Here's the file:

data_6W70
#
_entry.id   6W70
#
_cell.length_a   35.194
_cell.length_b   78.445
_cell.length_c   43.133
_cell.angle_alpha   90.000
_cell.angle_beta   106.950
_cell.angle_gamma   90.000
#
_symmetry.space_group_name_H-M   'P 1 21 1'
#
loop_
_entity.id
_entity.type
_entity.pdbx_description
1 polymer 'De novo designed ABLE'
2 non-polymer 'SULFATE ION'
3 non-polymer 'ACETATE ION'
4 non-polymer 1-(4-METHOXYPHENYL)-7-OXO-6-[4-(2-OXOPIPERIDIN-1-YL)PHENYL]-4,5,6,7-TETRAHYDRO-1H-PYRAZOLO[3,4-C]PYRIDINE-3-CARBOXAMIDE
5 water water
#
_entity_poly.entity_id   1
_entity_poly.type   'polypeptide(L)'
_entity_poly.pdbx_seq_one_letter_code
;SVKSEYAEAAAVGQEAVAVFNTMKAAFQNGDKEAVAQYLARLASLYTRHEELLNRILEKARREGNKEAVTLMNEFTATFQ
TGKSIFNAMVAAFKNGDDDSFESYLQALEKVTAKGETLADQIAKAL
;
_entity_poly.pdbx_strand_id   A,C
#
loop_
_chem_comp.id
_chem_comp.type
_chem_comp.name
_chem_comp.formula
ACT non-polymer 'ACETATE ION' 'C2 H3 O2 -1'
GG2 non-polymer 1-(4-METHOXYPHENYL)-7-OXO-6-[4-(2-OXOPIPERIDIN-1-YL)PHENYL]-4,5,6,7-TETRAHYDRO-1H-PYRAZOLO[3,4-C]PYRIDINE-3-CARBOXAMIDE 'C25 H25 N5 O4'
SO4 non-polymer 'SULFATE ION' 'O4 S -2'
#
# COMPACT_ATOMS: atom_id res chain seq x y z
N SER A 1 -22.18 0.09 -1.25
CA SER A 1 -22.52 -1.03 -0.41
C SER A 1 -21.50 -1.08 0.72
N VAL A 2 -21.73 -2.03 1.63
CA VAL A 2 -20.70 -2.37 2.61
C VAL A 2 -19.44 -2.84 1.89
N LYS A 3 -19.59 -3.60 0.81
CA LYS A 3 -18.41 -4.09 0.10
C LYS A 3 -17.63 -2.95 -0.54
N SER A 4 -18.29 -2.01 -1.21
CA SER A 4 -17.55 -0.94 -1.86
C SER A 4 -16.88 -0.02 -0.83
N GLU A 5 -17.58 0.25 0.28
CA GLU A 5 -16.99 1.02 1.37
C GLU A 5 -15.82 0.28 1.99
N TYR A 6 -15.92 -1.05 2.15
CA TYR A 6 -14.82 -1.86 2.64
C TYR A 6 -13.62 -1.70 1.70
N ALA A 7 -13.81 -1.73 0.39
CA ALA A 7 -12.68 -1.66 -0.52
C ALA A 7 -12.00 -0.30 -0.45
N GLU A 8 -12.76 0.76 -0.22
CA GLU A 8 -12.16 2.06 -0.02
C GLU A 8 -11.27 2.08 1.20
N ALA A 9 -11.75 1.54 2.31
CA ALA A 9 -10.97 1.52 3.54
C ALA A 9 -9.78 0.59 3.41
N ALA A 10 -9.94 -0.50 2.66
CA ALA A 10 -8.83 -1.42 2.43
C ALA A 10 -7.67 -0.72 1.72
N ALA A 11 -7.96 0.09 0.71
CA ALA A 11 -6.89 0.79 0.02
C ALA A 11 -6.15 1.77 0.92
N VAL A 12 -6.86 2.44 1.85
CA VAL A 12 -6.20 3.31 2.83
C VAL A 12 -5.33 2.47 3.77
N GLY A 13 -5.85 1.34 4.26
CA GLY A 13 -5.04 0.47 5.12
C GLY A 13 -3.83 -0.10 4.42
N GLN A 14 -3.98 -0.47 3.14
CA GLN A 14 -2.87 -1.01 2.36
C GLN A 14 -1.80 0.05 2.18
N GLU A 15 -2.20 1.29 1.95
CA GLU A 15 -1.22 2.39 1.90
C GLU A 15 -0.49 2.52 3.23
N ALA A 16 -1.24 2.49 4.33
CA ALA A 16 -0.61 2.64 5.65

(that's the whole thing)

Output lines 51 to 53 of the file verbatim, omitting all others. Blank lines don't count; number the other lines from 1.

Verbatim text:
N SER A 4 -18.29 -2.01 -1.21
CA SER A 4 -17.55 -0.94 -1.86
C SER A 4 -16.88 -0.02 -0.83